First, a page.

Australian Man Who Filmed and Taunted Dying Police Officers Gets 10 Months in Prison
- Richard Pusey, a 42-year-old Australian man, was sentenced to 10 months in jail Wednesday for “outraging public decency” after filming and taunting four dying Victoria police officers.
- Pusey was pulled over for speeding down a highway in his Porsche last April, and as officers prepared his arrest, the driver of a semi-trailer swerved out of its lane and struck all of them.
- Pusey reportedly avoided injury because he had been urinating behind roadside bushes at the time, but he made no attempts to assist the officers. In profanity-ridden video he took, he zoomed in on their injuries and made remarks like, “absolutely amazing” and “beautiful.”
- While many called his punishment too lenient, a court reporter for the Herald Sun explained the sentencing and noted that “being a downright despicable scumbag devoid of any redeeming features unfortunately isn’t an offence.”
“Most Hated Man in Australia” Gets 10 Month Sentence
Several people across Australia have expressed outrage over the recent sentencing of 42-year-old Richard Pusey, who is often referred to by local media as the “most hated man in Australia.”
Pusey was sentenced to 10 months in jail Wednesday for “outraging public decency” after filming and taunting four dying Victoria police officers.
He was reportedly pulled over for speeding down a highway in his Porsche last April.
As four Victoria police officers prepared his arrest, the driver of a semi-trailer swerved out of its lane and struck all of them.
According to The New York Times, Pusey avoided injury because he had been urinating behind roadside bushes at the time. However, he remained on the scene of the accident for several minutes to film the officers who had been hit.
All four officers were killed, though experts believe one, who was pinned under the semi-trailer, was likely still alive as Pusey began filming.
For around three minutes, he wound his way through the crash, zoomed in on injuries, and mocked the officers on video. His commentary included profanity and remarks like “he’s smashed,” “justice,” “absolutely amazing,” and “beautiful.”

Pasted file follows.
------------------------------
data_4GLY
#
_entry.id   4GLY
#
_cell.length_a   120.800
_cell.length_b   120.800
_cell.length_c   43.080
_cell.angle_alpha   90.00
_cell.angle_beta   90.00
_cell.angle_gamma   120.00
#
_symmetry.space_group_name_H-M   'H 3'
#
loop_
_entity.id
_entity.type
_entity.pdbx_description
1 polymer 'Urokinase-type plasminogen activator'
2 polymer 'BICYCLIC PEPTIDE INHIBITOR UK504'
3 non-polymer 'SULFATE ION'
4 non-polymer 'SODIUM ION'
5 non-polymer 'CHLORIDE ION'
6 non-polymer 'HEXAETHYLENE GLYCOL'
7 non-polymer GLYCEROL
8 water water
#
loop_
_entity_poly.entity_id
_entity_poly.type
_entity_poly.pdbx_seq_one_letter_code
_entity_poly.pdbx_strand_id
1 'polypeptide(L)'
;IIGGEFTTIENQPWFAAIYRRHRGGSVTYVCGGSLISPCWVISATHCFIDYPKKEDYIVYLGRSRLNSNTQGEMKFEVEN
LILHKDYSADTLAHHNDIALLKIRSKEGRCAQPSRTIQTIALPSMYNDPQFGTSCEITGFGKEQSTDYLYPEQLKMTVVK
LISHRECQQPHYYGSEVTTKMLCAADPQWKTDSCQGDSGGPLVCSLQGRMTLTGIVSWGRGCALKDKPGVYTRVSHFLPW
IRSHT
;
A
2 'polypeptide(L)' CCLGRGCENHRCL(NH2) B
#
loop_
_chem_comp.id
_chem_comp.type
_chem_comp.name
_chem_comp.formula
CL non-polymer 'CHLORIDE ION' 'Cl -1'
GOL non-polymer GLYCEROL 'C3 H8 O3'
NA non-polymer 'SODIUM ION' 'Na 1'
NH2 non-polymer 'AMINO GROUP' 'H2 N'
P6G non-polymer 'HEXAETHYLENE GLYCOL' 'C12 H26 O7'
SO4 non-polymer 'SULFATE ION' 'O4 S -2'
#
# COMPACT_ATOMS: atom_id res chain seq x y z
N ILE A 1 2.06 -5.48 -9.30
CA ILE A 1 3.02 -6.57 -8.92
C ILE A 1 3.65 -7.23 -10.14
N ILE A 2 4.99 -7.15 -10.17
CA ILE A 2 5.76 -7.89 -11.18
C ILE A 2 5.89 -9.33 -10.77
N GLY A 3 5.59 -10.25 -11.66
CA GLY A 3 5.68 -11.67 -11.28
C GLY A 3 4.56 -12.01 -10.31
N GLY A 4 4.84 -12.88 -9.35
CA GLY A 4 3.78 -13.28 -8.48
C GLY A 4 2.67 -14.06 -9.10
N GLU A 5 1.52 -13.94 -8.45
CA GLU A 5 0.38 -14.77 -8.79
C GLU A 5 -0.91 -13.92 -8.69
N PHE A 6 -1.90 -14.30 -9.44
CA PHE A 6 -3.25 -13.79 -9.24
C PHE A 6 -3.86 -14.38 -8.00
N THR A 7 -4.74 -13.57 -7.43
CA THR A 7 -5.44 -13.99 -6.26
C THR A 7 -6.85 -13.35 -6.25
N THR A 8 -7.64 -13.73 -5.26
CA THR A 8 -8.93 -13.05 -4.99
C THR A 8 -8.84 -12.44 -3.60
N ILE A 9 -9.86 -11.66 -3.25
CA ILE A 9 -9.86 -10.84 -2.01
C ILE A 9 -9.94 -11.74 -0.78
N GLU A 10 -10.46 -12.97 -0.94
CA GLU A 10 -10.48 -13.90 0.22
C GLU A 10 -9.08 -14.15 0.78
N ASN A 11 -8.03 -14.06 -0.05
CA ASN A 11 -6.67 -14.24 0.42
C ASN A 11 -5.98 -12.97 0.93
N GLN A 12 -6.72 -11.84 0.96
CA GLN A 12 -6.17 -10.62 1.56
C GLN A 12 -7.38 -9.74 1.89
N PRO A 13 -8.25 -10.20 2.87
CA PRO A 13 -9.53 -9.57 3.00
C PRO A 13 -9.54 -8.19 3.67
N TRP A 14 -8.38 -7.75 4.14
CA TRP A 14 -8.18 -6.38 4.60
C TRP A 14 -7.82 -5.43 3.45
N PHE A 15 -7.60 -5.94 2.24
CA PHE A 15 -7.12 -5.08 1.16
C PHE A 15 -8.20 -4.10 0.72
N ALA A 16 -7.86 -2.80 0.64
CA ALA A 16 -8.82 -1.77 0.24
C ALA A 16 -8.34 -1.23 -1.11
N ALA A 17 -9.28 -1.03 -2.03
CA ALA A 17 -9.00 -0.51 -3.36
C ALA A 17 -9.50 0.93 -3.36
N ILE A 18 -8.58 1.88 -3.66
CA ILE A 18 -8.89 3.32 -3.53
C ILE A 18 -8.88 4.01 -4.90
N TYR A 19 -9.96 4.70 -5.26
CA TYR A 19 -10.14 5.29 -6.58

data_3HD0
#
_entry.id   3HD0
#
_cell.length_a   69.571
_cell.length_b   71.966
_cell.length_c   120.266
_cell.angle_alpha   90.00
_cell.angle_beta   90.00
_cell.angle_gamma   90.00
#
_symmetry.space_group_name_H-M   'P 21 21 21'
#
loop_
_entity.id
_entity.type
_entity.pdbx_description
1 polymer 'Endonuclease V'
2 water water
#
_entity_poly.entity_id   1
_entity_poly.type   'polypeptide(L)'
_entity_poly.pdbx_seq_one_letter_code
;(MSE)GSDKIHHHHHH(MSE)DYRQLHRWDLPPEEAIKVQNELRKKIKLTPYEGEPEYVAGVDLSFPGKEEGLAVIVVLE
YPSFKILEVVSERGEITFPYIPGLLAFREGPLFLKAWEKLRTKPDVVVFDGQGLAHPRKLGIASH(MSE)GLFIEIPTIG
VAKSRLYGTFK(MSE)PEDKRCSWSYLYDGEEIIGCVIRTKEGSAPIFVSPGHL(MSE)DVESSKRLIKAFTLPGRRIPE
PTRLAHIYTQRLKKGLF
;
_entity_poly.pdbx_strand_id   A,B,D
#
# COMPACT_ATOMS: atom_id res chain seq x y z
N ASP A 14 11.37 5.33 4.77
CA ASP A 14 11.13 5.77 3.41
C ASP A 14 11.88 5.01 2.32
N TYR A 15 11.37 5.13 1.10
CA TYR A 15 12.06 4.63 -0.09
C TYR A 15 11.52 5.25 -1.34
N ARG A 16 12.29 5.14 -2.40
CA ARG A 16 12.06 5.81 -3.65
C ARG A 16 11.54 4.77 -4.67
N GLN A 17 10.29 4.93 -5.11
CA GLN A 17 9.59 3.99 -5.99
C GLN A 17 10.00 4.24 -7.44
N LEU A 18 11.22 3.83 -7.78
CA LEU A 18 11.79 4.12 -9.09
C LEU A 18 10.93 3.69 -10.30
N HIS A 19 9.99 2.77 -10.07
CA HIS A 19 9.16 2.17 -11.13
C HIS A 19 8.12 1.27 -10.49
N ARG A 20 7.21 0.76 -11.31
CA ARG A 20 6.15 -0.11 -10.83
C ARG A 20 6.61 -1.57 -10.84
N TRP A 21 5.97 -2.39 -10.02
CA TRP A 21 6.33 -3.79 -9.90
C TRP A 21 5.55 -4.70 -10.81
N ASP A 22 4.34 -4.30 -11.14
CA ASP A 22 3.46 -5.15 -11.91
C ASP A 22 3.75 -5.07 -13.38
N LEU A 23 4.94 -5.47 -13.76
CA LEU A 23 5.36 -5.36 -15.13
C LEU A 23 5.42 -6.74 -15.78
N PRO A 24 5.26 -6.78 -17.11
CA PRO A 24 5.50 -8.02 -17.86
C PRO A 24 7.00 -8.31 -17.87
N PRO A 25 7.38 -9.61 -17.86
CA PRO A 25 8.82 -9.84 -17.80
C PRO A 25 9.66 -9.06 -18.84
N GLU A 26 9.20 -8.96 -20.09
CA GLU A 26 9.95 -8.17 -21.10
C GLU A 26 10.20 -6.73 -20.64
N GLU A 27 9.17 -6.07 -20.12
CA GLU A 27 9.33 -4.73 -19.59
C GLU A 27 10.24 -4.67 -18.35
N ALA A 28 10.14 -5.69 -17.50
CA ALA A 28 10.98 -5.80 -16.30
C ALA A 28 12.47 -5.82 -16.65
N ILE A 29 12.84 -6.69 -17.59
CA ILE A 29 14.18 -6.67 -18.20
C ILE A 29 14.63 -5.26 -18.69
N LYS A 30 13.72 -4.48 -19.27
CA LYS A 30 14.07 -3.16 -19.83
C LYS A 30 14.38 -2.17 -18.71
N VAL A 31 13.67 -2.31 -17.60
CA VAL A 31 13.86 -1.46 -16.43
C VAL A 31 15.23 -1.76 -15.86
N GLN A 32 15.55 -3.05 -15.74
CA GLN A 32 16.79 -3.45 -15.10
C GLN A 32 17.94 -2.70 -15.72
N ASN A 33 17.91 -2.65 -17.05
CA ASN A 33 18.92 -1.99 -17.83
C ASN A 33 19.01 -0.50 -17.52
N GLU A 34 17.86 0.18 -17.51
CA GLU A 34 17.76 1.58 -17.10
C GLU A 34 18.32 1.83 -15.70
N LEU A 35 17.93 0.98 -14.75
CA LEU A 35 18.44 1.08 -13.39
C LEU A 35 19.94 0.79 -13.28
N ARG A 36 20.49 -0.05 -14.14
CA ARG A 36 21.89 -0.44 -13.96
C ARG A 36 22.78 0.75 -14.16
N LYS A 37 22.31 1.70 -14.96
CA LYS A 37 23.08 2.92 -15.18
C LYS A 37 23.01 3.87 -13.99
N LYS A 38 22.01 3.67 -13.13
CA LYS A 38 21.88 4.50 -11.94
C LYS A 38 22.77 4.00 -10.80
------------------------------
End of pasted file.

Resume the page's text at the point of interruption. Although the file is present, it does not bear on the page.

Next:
When a bystander came to aid the officers and asked Pusey to help, he replied, “They’re dead,” and continued filming.
He reportedly made no attempts to assist them, then left the scene and drove home.
After his arrest, police discovered the footage on his phone and learned that he had shared it with other people.
Pusey later pled guilty to the outraging public decency charge, along with drug possession and a speeding offense. On top of his 10-month sentenced, he was also ordered to pay $1,000 fine and had his driver’s license suspended for two years.
Responses To Sentencing
Pusey’s conviction is fairly interesting because it marks the first time an outraging public decency charge has been prosecuted in the state since 1963.
The sentencing judge, Trevor Wraight, said his conduct was “heartless, cruel and disgraceful,” though he noted that Pusey had a personality disorder, which might explain some of his behavior.
Pusey had already spent nearly 300 days behind bars when the sentence was ordered, but The New York Times claims he is likely to remain in custody for unrelated matters.
Still, families of the slain officers, and much of the general public, were furious over the sentencing, with many on social media calling it too lenient.
Chief of the Victoria Police Association Wayne Gatt even said Pusey “is a worthless individual that lacks any human trait.”
“Each and every one of us will face our mortality one day. When his day comes, I hope that he faces the same coldness and the same callousness which he provided my members when they faced theirs,” he added.
Others, however, pointed to a piece by Rebekah Cavanagh, a court reporter for the Herald Sun, which explained the sentencing and noted that “being a downright despicable scumbag devoid of any redeeming features unfortunately isn’t an offence.”
As far as the driver of the truck, Mohinder Singh, he had allegedly been impaired by drugs and sleep-deprived when his vehicle hit the officers. He was sentenced to 22-years in prison after pleading guilty to four counts of culpable driving causing death, three charges of drug trafficking, and one count of possessing illicit drugs.
See what others are saying: (The New York Times) (BBC) (The Daily Dot)
95-Year-Old Woman Dies After Police Tases Her in Nursing Home
The officer involved was suspended with pay and charged with assault.
A 95-year-old Australian woman whom police tasered in a nursing home last week has reportedly died from her injuries.
Clare Nowland, who had dementia and required a walking frame to stand up and move, was living at the Yallambee Lodge in Cooma in southeastern Australia.
At about 4:15 a.m. on May 17, police and paramedics responded to a report of a woman standing outside her room with a steak knife.
They encountered Nowland, then reportedly tried to negotiate with her for several minutes, but she didn’t drop the knife.
The five-foot-two, 95-pound woman walked toward the two officers “at a slow pace,” police said at a news conference, so one of them tasered her.
She fell to the floor and reportedly suffered a fractured skull and a severe brain bleed, causing her to be hospitalized in critical condition.